|'There are millions of white lives that are devalued and treated appallingly'|
The former Mirror editor faced a backlash after responding to a tweet from Marc Lamont Hill by claiming millions of white lives are also "devalued" and treated "appallingly” across the world.
Morgan said he preferred not to “categorise the value of life according to skin colour” and suggested the statement 'black lives matter' could only serve to cause more division.
ALL lives matter. > RT @marclamonthill ALL black lives matter.— Piers Morgan (@piersmorgan) July 21, 2015
Of course I do. This isn't about u being racist.It's about not seeing how "all lives Matter" feeds white supremacy. https://t.co/ySGMRmKv7f— Marc Lamont Hill (@marclamonthill) July 21, 2015
Indeed. And we should address that with urgency. But not by co-opting and ultimately delegitimizing THIS movement. https://t.co/wiXFSDvU5m— Marc Lamont Hill (@marclamonthill) July 21, 2015
Their exchange saw many Twitter users lambast Morgan for apparently misunderstanding the validity of the movement in light of a spate of killings and shootings across the US.But the problem isn't the hashtag. It's that we live in a world that sees the affirmation of black life as divisive. https://t.co/Ik91bw4yEx— Marc Lamont Hill (@marclamonthill) July 21, 2015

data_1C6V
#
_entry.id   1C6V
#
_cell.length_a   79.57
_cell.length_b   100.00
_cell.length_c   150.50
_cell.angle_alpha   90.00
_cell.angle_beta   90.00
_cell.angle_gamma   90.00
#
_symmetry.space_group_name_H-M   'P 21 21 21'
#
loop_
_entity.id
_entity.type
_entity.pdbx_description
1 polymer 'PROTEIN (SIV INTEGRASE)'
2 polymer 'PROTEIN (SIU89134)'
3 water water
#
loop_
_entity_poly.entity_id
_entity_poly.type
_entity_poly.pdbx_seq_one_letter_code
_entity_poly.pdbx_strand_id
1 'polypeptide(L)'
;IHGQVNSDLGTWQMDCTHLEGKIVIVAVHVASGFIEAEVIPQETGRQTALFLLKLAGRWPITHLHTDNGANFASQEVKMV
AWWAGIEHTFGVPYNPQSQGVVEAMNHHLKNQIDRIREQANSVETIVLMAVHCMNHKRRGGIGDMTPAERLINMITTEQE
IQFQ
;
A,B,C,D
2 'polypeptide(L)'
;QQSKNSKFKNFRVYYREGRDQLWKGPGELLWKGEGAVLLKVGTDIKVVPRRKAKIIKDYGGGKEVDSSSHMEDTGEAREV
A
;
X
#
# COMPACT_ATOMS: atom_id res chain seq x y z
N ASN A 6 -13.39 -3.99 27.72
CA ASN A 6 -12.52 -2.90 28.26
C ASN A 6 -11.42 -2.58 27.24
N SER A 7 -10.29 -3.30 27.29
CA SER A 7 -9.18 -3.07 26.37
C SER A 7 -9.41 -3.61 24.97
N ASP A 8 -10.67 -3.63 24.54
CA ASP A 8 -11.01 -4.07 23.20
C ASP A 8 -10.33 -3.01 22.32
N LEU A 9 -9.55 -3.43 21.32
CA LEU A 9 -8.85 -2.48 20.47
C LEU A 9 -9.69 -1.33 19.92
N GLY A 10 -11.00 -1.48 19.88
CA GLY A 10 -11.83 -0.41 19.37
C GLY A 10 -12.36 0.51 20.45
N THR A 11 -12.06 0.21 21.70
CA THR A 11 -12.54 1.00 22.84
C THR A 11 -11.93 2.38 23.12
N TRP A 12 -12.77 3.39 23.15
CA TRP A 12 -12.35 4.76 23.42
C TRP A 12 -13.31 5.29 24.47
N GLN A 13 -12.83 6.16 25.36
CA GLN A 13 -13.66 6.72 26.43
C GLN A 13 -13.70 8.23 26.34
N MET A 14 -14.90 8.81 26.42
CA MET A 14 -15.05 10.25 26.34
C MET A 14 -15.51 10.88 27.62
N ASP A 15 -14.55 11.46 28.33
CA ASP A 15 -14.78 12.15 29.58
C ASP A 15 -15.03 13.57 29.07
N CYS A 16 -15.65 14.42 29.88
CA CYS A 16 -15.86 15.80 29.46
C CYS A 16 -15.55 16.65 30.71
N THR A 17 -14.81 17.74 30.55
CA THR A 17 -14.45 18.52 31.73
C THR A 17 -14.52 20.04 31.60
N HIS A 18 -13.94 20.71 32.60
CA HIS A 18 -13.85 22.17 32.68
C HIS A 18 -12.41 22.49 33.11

— A•Charmaine (@VerucaSaltSh8kr) July 21, 2015
But Morgan was adamant he understood the context, and later tweeted:
Is saying ‘All lives matter’ really that contentious? I mean, REALLY?— Piers Morgan (@piersmorgan) July 21, 2015
The black lives matter movement began as a hashtag in response to the shooting of the unarmed black teenager Trayvon Martin by his neighbour George Zimmerman, who was acquitted on all charges relating to his death.
|People march toward the West Side Highway during a protest in New York|
‘Black lives matter’ also appeared on placards in protests over the deaths of Eric Garner, who suffocated in a police chokehold, and on Confederate monuments across the US after the Charleston shootings.